I believe a future WW2-like conflict requiring massive amounts of heavy industry to provide the “tools of war” would either lead to a USA defeat due to the inability to build those tools OR…

    a requirement to resort to “the most bang for the buck;” nuclear weaponry.

    Ramifications of that impossible to guess at but if the target possesses nukes….. well……

    “Would you like to play intercontinental total nuclear warfare?”

    Severe undesired after-effects likely even if the target can not retaliate.

    • 0 avatar


      Charlie Wilson predicted the problem that you cite so he recommended to Pres. Truman that we needed a permanent defense industry. He knew that future wars would not have the luxury of the time needed to convert from consumer and industrial production to military goods. Eisenhower may have warned about the dangers of a permanent “military-industrial complex” but he made Charlie Wilson his Sec. of Defense and it was under Eisenhower that Wilson’s dream of a dedicated munitions industry came to fruition.

  • avatar

    Very serendipitous. CanadianDriver (I will not countenance had a piece on the multibank engine, and to a lesser degree, on similar technology and the social conditions that spawned it not too long ago.

  • avatar
    Mark out West

    If WWII happened today, all we could do is throw crateful of worthless bonds at the enemy in a lame attempt in burying them in paper.

    America’s greatness ended with the last flight of the X-15. After that it was all navel-gazing, discoing, coke snorting, granite countertops, Sub-Zeros in every kitchen and CDOs. In otherwords, the baby-boomers.

  • avatar

    Cars guys have to be interested in the 28 cyl R4360 Pratt Whitney. 4,360 cubic inches, 167 cubes per cyl. 3,000 HP @ about 2800 RPM. Prop was 17 ft in diameter. It was used on the C-97 and the Kc-97 which had the same wing as the B-29. It had a big turbo, as well as an internal centrifugal supercharger, water injection, roller cams, lotsa stuff that eventually found its way into automobiles of today. It was cool.

  • avatar

    I think the American auto industry’s role in WWII is a very appropriate topic for TTAC on Memorial Day.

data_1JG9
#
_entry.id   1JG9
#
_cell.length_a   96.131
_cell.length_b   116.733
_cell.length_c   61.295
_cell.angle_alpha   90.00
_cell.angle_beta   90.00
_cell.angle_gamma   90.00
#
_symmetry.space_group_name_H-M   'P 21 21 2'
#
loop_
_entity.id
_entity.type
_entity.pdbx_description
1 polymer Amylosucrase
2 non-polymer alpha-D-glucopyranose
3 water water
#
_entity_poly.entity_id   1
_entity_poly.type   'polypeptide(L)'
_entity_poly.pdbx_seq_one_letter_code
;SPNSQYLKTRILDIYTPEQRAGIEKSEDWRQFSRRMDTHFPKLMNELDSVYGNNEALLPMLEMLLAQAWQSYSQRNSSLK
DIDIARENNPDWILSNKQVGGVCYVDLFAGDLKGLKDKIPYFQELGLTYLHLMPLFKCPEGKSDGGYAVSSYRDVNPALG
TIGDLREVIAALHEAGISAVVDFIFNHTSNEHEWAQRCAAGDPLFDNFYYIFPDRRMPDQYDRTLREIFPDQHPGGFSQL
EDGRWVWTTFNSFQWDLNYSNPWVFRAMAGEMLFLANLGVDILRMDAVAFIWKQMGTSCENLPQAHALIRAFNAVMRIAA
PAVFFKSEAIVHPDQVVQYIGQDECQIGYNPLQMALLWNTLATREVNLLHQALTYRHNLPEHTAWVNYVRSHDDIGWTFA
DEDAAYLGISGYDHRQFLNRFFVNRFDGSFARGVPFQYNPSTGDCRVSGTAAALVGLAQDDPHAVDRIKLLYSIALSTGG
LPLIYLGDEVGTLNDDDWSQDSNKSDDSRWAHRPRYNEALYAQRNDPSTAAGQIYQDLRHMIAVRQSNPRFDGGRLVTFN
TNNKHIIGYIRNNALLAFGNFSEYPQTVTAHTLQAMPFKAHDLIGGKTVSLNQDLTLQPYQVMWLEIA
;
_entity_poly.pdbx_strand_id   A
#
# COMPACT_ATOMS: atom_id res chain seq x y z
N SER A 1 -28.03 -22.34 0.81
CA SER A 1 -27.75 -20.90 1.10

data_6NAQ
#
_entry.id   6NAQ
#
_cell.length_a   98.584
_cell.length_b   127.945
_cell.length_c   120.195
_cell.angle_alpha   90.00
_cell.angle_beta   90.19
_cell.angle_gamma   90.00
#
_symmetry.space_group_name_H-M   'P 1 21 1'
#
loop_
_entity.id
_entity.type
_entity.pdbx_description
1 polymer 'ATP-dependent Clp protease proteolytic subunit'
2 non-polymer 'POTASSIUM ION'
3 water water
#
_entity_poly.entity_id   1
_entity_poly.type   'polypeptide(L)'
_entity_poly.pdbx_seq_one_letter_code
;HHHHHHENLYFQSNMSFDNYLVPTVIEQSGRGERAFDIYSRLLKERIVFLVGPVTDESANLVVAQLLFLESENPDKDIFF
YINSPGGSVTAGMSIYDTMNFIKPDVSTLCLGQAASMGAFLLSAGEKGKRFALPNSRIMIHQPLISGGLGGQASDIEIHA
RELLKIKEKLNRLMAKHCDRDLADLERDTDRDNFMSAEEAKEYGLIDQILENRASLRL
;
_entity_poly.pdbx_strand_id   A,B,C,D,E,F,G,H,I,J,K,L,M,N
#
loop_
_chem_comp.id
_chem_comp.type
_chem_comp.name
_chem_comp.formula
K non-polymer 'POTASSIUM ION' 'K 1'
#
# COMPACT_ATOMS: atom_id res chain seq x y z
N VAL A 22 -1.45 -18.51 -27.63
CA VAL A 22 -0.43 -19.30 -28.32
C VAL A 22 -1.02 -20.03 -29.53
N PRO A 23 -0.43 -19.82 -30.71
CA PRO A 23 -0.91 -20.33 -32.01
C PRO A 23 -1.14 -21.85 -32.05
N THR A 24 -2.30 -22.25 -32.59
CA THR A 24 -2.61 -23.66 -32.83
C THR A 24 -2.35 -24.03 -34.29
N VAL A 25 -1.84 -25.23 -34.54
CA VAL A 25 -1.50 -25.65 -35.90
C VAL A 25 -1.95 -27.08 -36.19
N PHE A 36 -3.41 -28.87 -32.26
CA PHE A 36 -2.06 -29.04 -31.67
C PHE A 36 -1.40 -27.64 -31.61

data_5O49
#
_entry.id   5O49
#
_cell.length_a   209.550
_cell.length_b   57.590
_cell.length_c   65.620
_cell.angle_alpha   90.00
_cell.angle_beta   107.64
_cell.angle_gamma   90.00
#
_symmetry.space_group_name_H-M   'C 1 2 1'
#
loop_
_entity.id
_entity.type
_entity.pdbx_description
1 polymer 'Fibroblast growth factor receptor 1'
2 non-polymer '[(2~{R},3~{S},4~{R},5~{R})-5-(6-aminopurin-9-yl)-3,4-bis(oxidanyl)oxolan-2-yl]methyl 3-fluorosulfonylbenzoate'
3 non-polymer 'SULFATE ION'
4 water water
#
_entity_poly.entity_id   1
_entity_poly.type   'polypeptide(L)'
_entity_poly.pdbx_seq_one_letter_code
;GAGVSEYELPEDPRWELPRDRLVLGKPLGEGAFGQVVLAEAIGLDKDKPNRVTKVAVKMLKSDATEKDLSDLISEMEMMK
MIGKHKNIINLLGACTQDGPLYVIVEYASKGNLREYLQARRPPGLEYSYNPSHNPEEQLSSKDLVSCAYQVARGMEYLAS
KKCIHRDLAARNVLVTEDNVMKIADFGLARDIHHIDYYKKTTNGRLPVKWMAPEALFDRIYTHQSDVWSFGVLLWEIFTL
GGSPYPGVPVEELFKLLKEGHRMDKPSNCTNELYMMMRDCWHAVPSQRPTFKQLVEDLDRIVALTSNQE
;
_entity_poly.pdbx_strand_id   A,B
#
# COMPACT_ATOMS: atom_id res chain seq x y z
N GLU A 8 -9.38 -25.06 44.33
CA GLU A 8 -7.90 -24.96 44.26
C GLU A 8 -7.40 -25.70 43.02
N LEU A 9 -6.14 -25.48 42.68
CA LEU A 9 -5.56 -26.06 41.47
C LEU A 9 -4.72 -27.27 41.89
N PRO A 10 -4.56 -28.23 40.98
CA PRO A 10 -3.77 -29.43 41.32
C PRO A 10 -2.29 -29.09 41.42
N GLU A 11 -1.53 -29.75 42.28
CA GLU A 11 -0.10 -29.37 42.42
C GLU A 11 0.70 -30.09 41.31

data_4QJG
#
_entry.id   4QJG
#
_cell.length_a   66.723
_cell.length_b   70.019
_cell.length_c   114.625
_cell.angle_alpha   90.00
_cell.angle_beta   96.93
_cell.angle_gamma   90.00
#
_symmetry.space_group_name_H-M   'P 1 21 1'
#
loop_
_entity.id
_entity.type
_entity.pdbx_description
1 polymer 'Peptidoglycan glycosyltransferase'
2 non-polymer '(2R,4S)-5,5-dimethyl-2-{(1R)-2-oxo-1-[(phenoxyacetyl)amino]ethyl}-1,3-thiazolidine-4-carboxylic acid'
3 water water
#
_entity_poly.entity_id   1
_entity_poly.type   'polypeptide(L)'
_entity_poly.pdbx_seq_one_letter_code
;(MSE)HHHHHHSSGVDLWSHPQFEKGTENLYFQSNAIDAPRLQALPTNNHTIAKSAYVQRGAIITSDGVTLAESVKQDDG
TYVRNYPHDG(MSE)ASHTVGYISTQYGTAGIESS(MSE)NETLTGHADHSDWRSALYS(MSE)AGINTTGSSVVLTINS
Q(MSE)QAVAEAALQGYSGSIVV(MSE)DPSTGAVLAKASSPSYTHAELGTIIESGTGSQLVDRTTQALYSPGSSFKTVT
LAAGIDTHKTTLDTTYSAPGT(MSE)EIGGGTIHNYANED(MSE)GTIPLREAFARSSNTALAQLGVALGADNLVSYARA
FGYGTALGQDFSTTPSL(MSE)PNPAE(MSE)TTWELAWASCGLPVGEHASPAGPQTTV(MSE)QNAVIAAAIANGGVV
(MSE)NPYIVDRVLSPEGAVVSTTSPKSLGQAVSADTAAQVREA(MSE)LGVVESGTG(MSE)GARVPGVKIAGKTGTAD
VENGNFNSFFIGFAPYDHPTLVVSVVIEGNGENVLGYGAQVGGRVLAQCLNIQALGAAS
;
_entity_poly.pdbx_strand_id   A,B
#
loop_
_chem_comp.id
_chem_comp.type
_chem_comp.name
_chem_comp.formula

You can’t give enough credit to FDR for US industrial ramp up in WWII. He was a smart and well-connected man, connected to other smart and well-connected men. He rammed through Congress a series of defense authorization bills in 1940-41, prior to Pearl Harbor that laid the framework for the weapons that won the war, including the Essex-class carriers and the B-29 bomber.

    Not just after, but before Pearl Harbor, deals of all kinds were cut with large manufacturers to diversify into defense production. In some cases, The government paid for a new plant to be leased by the company. In some cases, the company built the plant to be leased by the government. Basically it was whatever was needed under the circumstances. The people who hated Obama’s auto bailout would have really had a problem with the deals Roosevelt’s people cut. But the proof is in the results. General Motors built more Avenger Bombers and Wildcat fighters than Grumman. Chrysler made a good portion of America’s tanks. Ford’s Willow Run plant built thousands of B-24 bombers. Packard built engines for PT Boats and P-51 Mustangs.

  • avatar

    My Grandfather served in the ‘REME’ (Royal Electrical Mechanical Engineers) fixing Shermans for the 11th Armoured Division from D +5 to the end of the war in Europe. He told me numerous tails of fixing and botching back together Sherman tanks using parts from burnt out wrecks (sometimes containing corpses) and parts fresh out of the crate. He was always impressed how the Americans had everything they ever needed whilst the British troops sometimes had to make do with the aforementioned ‘left overs’. He left behind several friends in France, could outdrink me (Scotch wise) well into his 80’s and I will always remember him.
    Incidentally he drove Volkswagens until the day he died.

  • avatar

    But really, who would challenge the USA to a third war?

    Japan or Germany? Sheer suicide for any small (in size) country to challenge a nuclear power.

    China? Just stop buying Chinese toys and it will falter.

    Russia? Just stop importing oil and they will bankrupt.

    There are fundamental structural problems with these nations and there won’t be a big war in another 50 years.

    • 0 avatar

      It’s not just toys. It’s clothes, appliances, even blood pressure cuffs. Very hard to avoid buying Chinese. Sandals? You can probably still get German made Birkenstocks and Israeli made Tevas, but everything else…

      I try not to buy Chinese, but I often do. I absolutely draw the line at food. I will not buy anything grown in China.

      • 0 avatar

        None of these items are necessities that you would buy from an opponent during war time.

        But trust me, these two nations won’t start a real war in this century.

  • avatar


    I promise I will read this one with great interest. I have a regular working day today, and will probably print it out for bedtime reading.

  • avatar

    Not so funny how the American auto companies helped win the war so we would all be free to buy Japanese and German cars 50-60 years later.